YouTube asks the FTC to clarify how video creators should comply with COPPA ruling

YouTube is asking the U.S. Federal Trade Commission for further clarification and better guidance to help video creators understand how to comply with the FTC’s guidelines set forth as part of YouTube’s settlement with the regulator over its violations of children’s privacy laws. The FTC in September imposed a historic fine of $170 million for YouTube’s violations of COPPA (the U.S. Children’s Online Privacy Protection Act). It additionally required YouTube creators to now properly identify any child-directed content on the platform.

To comply with the ruling, YouTube created a system where creators could either label their entire channel as child-directed, or they could identify only certain videos as being directed at children, as needed. Videos that are considered child-directed content would then be prohibited from collecting personal data from viewers. This limited creators’ ability to leverage Google’s highly profitable behavioral advertising technology on videos kids were likely to watch.

As a result, YouTube creators have been in an uproar since the ruling, arguing that it’s too difficult to tell the difference between what’s child-directed content and what’s not. Several popular categories of YouTube videos — like gaming, toy reviews and family vlogging, for instance — fall under gray areas, where they’re watched by children and adults alike. But because the FTC’s ruling left creators held liable for any future violations, YouTube could only advise creators to consult a lawyer to help them work through the ruling’s impact on their own channels.

Today, YouTube says it’s asking the FTC to provide more clarity.

“Currently, the FTC’s guidance requires platforms must treat anyone watching primarily child-directed content as children under 13. This does not match what we see on YouTube, where adults watch favorite cartoons from their childhood or teachers look for content to share with their students,” noted YouTube in an announcement. “Creators of such videos have also conveyed the value of product features that wouldn’t be supported on their content. For example, creators have expressed the value of using comments to get helpful feedback from older viewers. This is why we support allowing platforms to treat adults as adults if there are measures in place to help confirm that the user is an adult viewing kids’ content,” the company said.

Specifically, YouTube wants the FTC to clarify what’s to be done when adults are watching kids’ content. It also wants to know what’s to be done about content that doesn’t intentionally target kids — like videos in the gaming, DIY and art space, for example — if those videos end up attracting a young audience. Are these also to be labeled “made for kids,” even though that’s not their intention?, YouTube asks.

The FTC had shared some guidance in November, which YouTube passed along to creators. But YouTube says it’s not enough as it doesn’t help creators to understand what’s to be done about this “mixed audience” content.

YouTube says it supports platforms treating adults who view primarily child-directed video content as adults, as long as there are measures in place to help confirm the user is an adult. It didn’t suggest what those measures would be, though possibly this could involve users logged in to an adult-owned Google account or perhaps an age-gate measure of some sort.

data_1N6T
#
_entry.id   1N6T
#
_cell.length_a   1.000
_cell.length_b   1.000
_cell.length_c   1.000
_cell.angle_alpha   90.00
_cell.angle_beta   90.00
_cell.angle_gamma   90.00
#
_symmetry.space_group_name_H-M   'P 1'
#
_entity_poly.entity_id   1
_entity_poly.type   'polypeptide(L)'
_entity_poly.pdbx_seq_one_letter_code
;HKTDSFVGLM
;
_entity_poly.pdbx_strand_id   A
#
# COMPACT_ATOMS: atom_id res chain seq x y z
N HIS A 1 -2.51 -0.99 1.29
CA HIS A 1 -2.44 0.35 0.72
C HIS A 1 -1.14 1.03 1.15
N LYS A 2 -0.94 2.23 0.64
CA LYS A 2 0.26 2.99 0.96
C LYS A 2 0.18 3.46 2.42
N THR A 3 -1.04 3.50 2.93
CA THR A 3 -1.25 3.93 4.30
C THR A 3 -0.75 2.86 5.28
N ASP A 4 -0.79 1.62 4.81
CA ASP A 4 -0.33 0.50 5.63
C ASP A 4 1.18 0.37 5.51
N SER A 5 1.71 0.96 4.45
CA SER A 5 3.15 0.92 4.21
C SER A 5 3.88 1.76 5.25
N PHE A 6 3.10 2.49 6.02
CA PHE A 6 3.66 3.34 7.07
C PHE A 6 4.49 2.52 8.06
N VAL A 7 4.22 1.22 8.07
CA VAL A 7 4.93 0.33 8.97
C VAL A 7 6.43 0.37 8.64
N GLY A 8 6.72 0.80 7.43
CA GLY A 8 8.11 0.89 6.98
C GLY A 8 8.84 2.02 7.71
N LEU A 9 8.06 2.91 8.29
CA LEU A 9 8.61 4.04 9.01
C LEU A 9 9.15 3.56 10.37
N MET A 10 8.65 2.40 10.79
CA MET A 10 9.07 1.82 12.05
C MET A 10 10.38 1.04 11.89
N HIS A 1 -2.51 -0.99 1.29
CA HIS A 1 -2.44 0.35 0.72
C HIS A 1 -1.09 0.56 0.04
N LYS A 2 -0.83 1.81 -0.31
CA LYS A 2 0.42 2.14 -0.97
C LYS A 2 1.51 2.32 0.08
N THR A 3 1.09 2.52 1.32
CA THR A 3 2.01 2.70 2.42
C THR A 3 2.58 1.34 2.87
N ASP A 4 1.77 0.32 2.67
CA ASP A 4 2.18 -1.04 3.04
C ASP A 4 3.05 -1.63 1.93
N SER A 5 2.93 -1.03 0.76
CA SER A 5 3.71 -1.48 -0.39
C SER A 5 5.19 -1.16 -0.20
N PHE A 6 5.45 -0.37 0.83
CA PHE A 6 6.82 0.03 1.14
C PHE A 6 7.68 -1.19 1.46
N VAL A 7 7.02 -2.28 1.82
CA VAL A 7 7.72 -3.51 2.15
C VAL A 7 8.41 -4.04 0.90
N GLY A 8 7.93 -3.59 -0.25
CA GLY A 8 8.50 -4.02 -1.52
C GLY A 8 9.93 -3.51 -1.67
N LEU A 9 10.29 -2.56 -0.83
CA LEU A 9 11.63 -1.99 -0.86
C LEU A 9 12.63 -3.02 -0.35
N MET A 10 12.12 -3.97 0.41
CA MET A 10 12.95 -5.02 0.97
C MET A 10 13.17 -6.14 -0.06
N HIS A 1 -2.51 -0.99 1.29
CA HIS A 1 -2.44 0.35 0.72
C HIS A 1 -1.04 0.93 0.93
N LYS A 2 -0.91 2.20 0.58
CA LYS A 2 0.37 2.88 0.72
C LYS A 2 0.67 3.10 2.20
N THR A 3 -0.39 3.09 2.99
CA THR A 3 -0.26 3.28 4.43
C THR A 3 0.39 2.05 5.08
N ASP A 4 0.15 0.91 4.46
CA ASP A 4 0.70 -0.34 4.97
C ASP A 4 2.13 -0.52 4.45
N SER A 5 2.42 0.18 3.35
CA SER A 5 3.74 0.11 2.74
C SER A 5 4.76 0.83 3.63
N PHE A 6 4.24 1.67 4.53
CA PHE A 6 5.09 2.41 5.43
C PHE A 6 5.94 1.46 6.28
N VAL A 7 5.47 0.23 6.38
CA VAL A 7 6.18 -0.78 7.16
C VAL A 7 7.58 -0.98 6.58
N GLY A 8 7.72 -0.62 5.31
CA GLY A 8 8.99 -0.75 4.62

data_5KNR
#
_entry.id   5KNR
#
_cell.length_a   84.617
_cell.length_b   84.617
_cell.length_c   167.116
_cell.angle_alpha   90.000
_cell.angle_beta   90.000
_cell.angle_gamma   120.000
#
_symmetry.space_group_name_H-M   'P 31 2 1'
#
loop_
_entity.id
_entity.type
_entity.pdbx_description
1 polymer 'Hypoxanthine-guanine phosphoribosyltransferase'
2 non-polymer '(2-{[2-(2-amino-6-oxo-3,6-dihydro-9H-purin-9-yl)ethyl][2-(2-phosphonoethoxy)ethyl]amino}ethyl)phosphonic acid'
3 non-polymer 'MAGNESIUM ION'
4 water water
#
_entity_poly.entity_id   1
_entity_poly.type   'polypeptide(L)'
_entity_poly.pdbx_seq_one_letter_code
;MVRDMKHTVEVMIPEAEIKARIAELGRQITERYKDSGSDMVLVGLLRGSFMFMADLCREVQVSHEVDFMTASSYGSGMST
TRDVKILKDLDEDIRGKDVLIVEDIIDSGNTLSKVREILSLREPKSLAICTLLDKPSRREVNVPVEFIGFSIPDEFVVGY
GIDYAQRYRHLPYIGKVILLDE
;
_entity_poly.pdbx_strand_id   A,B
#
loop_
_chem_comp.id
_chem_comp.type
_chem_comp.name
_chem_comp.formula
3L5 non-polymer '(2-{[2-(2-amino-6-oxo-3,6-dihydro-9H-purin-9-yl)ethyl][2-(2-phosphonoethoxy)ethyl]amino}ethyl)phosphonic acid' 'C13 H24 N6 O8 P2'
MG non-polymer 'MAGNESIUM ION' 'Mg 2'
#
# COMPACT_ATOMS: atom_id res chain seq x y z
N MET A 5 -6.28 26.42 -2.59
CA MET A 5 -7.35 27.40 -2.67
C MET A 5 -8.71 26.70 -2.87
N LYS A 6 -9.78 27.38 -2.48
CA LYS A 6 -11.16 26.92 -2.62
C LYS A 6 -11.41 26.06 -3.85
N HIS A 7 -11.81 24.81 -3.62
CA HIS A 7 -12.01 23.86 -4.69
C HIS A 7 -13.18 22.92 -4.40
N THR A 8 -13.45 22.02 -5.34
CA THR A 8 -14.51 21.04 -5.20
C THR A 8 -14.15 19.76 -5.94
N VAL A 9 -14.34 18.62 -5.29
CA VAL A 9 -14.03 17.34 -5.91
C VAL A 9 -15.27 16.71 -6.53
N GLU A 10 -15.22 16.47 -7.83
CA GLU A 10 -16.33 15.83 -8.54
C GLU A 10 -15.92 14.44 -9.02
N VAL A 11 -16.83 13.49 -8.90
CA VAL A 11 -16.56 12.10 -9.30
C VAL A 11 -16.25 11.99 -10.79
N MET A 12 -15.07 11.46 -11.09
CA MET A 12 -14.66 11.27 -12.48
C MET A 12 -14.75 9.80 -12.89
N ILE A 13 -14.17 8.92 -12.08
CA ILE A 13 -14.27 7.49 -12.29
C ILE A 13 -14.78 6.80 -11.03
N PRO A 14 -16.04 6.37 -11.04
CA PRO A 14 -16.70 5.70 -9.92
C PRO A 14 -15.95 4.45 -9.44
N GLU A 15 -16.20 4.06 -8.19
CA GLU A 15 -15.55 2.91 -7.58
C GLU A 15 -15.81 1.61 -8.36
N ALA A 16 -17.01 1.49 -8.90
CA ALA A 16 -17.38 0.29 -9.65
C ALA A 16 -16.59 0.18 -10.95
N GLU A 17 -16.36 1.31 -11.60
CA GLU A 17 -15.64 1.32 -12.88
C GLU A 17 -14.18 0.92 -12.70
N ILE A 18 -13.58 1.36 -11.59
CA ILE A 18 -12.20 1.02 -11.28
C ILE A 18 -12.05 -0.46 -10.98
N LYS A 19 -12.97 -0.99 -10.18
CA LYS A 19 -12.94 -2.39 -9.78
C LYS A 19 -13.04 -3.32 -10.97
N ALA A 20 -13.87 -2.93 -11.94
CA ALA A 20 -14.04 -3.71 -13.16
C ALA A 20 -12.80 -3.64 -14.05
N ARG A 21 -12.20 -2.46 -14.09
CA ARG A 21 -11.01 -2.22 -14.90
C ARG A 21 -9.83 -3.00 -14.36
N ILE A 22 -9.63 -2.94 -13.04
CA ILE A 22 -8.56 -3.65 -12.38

YouTube submitted its statements as a part of the FTC’s comment period on the agency’s review of the COPPA Rule, which has been extended until December 11, 2019. The FTC is giving commenters additional time to submit comments and an alternative mechanism to file them as the federal government’s Regulations.gov portal is temporarily inaccessible. Instead, commenters can submit their thoughts via email to the address [email protected], with the subject line “COPPA comment.” These must be submitted before 11:59 PM ET on December 11, the FTC says.

YouTube’s announcement, however, pointed commenters to the FTC’s website, which isn’t working right now.

“We strongly support COPPA’s goal of providing robust protections for kids and their privacy. We also believe COPPA would benefit from updates and clarifications that better reflect how kids and families use technology today, while still allowing access to a wide range of content that helps them learn, grow and explore. We continue to engage on this issue with the FTC and other lawmakers (we previously participated in the FTC’s public workshop) and are committed to continue [sic] doing so,” said YouTube.

In wake of Shutterstock’s Chinese censorship, American companies need to relearn American values

It’s among the most iconic images of the last few decades — a picture of an unknown man standing before a line of tanks during the protests in 1989 in Beijing’s Tiananmen Square. In just one shot, the photographer, Jeff Widener, managed to convey a society struggling between the freedoms of individual citizens and the heavy hand of the Chinese militarized state.

It’s also an image that few within China’s “great firewall” have access to, let alone see. For those who have read 1984, it can almost seem as if “Tank Man” was dropped into a memory hole, erased from the collective memory of more than a billion people.

By now, it’s well-known that China’s search engines like Baidu censor such political photography. Regardless of the individual morality of their decisions, it’s at least understandable that Chinese companies with mostly Chinese revenues would carefully hew to the law as set forth by the Chinese Communist Party. It’s a closed system after all.